OSLO, March 27 (Reuters) - Equinor will leave industry lobby group the Independent Petroleum Association of America (IPAA) over a disagreement about climate policy, the energy producer said on Friday.
The Norwegian company is undertaking a review of its memberships of industry associations under an agreement with a group of institutional investors, the Climate Action 100+, signed last April.
The Washington-headquartered IPAA represents thousands of independent oil and natural gas producers and service companies across the United States.
"We believe that IPAA's lack of position on climate leaves the association materially misaligned with Equinor's climate policy and advocacy position," the company said in its review of industry associations.
Specifically, Equinor cited the IPAA's support for the U.S. Environmental Protection Agency's (EPA) roll-back of U.S. federal methane regulations, which the company opposes.
U.S. President Donald Trump's administration proposed in 2019 rescinding Obama-era limits on oil and gas industry emissions of methane, one of the main pollutants scientists link to climate change.
The IPAA was not immediately available for comment.
Equinor also said it would remain a member of the American Petroleum Institute (API) and the Australian Petroleum Production & Exploration Association (APPEA) despite some "some misalignments" with the company's climate policies.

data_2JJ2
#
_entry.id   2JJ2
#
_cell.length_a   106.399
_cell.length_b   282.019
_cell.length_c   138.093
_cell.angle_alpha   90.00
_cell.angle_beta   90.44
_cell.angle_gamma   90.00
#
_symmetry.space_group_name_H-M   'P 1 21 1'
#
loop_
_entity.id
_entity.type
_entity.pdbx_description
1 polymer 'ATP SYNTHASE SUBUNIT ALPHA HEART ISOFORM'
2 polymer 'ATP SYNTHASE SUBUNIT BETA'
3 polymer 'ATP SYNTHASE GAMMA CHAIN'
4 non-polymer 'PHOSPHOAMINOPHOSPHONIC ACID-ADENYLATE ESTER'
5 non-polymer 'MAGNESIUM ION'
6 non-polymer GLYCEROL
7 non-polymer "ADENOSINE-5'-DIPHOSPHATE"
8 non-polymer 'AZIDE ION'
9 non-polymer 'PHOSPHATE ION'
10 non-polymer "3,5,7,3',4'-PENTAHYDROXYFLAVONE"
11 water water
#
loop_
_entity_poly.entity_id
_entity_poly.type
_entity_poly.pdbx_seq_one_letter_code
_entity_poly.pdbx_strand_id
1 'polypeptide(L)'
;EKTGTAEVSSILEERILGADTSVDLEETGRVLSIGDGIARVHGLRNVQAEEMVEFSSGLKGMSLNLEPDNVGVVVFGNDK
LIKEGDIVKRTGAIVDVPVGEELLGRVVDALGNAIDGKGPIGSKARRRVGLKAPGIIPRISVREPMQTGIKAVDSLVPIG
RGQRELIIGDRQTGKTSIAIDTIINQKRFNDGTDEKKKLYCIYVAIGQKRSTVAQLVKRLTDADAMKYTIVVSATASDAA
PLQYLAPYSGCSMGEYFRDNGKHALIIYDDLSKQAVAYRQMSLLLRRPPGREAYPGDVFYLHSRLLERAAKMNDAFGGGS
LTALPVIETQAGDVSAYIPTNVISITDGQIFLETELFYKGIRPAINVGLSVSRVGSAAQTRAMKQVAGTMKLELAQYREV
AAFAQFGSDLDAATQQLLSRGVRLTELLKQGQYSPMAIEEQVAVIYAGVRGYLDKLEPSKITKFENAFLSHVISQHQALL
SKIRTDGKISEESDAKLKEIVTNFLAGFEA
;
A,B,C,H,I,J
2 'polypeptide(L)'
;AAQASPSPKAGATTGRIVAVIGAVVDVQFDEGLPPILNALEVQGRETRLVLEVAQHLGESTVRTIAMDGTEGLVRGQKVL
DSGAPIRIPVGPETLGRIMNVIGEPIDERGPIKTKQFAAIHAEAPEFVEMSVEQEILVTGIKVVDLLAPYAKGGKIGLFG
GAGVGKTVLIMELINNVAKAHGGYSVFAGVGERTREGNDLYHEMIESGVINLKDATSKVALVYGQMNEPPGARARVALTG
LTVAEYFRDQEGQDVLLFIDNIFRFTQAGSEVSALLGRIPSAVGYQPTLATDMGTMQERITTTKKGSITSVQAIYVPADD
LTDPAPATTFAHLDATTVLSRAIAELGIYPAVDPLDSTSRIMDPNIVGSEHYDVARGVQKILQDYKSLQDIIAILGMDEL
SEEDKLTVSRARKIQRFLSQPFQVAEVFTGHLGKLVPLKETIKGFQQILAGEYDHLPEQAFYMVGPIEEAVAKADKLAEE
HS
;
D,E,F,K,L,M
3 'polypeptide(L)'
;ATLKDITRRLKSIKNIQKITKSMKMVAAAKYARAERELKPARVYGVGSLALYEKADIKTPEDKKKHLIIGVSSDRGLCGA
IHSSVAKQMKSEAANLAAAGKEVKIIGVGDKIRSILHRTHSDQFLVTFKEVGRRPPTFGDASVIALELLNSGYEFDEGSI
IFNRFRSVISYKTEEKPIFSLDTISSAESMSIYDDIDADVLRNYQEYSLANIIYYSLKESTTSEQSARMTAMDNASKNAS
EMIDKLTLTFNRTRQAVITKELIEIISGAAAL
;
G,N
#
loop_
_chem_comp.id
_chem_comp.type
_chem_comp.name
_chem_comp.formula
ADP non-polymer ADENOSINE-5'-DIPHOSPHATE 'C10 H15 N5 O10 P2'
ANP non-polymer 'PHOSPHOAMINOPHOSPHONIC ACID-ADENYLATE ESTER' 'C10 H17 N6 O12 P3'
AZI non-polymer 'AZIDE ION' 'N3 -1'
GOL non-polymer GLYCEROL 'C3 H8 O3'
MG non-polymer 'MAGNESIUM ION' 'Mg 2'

The group said it expected API to make further progress in strengthening its support for the Paris climate agreement, tightening methane emissions regulations and marking out a clearer stance on carbon pricing.
"We will also encourage APPEA to take a clear stand on supporting carbon pricing in Australia and not supporting carryover of credits from the Kyoto protocol to the Paris Agreement," it added.
Under its agreement with the Climate Action 100+, Equinor has committed to make sure that all memberships in more than 100 industry associations, including oil, gas and renewable energy, align with its support for the goals of the Paris Agreement.
BP said in February it would leave the main U.S. refining lobby group, the American Fuel & Petrochemical Manufacturers (AFPM), a leading U.S. refining lobby, and two other trade groups due to disagreements over climate policies.
Royal Dutch Shell and Total said last year they would not renew their memberships in the AFMP. Equinor is not a member of the group. (Reporting by Nerijus Adomaitis; Editing by Jan Harvey)